WITH an announcement that it plans to cut the amount of sugar in 10 of its cereals, General Mills has acknowledged what Mom and Dad have been saying for years: There is too much sweet stuff in the breakfast foods that kids beg them to buy.
General Mills, which already has cut the sugar content in some brands, has committed to limiting the levels of sugar to less than 10 grams per serving in the cereals it markets to children. This represents an improvement in a sector of the food market that for too long has taken advantage of the gullibility of the nation's youngest consumers.
A study released in October by the Rudd Center for Food Policy and Obesity at Yale University concluded that the least healthy cereals are the ones that have been marketed the most to children through television commercials, online games, and in-store displays. The study said that six of the 10 worst brands belong to General Mills: Lucky Charms, Cinnamon Toast Crunch, Honey Nut Cheerios, Trix, Reese's Puffs, and Cocoa Puffs.
Most parents would be upset if they found an adult had been whispering unhealthy suggestions to their children while Mom and Dad were out of the room, yet that is exactly what U.S. food manufacturers have done for decades through their advertising campaigns for sugary cereals, drinks, and snacks. According to the Rudd study, the average American preschooler sees 642 cereal ads per year, most of them for the least healthful breakfast products.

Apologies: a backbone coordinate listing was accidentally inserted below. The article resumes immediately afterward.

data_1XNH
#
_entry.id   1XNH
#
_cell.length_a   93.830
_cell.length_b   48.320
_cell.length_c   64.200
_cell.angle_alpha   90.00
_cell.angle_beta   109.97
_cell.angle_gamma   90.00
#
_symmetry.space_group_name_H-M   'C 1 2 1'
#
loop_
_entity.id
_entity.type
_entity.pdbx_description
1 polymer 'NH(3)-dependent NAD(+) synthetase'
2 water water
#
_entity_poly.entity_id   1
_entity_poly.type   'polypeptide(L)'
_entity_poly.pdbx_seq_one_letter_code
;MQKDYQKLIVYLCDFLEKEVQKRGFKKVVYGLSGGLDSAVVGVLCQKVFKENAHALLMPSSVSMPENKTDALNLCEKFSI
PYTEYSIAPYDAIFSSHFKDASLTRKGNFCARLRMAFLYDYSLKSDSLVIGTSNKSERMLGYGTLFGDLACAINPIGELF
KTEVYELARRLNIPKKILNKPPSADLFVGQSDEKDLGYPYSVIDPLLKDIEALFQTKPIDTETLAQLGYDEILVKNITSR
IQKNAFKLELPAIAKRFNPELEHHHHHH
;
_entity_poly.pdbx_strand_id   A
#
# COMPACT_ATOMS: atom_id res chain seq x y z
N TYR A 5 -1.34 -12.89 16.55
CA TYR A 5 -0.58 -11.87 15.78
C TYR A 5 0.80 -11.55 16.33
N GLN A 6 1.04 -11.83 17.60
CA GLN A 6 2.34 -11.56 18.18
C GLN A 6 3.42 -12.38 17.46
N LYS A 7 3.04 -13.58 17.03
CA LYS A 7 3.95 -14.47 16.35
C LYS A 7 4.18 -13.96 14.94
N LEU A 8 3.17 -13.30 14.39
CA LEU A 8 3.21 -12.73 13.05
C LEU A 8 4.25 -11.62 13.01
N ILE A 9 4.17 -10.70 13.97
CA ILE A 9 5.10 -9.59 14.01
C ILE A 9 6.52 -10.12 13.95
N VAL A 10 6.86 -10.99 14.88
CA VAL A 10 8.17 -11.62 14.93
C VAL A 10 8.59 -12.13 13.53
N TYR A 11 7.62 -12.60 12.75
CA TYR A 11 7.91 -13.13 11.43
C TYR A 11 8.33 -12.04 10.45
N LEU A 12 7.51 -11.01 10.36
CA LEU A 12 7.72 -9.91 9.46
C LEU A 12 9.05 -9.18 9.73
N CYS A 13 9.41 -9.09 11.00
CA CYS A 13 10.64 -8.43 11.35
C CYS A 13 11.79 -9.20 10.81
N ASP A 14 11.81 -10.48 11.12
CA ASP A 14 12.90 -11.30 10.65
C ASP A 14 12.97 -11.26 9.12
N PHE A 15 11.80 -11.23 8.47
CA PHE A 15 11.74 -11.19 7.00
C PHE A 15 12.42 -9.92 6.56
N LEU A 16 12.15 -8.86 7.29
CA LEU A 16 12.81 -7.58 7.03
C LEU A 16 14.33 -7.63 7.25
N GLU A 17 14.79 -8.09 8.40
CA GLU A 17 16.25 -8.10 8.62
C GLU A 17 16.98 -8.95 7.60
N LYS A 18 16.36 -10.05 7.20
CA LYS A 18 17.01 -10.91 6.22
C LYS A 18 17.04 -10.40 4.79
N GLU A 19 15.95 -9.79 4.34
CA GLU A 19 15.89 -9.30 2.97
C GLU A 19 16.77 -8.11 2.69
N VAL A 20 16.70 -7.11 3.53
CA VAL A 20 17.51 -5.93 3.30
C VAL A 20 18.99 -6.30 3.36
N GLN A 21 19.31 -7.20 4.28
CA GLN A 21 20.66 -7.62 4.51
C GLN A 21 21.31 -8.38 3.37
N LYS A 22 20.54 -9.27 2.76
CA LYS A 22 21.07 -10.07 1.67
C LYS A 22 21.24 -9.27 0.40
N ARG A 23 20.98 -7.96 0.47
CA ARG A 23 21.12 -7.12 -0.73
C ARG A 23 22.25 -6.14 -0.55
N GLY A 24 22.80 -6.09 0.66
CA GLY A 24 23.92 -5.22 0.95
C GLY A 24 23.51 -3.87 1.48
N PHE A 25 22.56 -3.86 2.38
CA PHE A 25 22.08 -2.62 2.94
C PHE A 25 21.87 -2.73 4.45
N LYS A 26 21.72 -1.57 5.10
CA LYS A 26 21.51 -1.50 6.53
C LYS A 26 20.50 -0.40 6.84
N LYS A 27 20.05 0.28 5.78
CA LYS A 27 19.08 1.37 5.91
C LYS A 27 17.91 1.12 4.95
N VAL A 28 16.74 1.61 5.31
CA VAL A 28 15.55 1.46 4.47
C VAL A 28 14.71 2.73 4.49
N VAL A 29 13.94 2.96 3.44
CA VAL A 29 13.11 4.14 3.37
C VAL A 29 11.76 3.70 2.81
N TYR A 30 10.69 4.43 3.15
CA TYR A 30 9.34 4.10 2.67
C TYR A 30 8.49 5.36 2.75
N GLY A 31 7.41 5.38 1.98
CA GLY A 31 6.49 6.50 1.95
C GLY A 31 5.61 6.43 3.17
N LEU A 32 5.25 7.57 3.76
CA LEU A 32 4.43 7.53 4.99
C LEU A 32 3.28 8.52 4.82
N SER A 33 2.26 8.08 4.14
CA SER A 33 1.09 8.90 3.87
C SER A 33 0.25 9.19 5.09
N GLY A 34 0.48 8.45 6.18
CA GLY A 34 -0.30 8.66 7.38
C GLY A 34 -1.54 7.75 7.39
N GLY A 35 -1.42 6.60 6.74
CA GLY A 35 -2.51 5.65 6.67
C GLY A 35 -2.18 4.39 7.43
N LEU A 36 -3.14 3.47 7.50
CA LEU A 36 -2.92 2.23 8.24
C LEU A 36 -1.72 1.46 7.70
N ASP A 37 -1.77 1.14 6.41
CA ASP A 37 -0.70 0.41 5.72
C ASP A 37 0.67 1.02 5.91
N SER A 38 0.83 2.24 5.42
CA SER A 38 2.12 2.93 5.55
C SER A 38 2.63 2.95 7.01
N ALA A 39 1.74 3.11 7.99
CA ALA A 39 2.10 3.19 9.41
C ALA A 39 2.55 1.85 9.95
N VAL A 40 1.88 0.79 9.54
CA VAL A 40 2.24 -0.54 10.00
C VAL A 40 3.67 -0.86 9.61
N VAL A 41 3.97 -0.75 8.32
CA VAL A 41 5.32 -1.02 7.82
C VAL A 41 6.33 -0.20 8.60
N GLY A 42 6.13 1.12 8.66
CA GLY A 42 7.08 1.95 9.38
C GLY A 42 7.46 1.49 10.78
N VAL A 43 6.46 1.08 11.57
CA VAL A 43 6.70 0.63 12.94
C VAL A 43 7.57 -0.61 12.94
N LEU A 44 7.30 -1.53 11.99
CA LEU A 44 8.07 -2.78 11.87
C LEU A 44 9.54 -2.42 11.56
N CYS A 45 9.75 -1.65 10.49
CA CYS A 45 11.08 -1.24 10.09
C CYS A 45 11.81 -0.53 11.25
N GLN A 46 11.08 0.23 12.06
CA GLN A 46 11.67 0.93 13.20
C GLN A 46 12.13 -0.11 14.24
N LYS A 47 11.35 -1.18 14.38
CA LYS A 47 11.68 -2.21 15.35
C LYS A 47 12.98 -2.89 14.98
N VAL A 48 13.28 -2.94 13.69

The study found that all cereal manufacturers have products that earned good nutrition scores but that few of those are marketed to children. Yet it also concluded that children will eat cereal that contains less sugar. Even if they add table sugar to these products, the study found, the youngsters consume less sugar, and therefore fewer calories per serving, than they do when eating the highly sweetened products.
In a nation where 16 percent of children are obese, the last thing America needs is extra sugar for breakfast. What consumers do need is more and better nutritional information.
There is so much confusion that a food industry group in October voluntarily halted promotion of its "Smart Choices" labeling system after the U.S. Food and Drug Administration said there are too many competing programs with different criteria.
The industry must adopt meaningful standards that give consumers clear, quantifiable data to guide their food choices.
Sometimes even Mom and Dad don't have all the answers.
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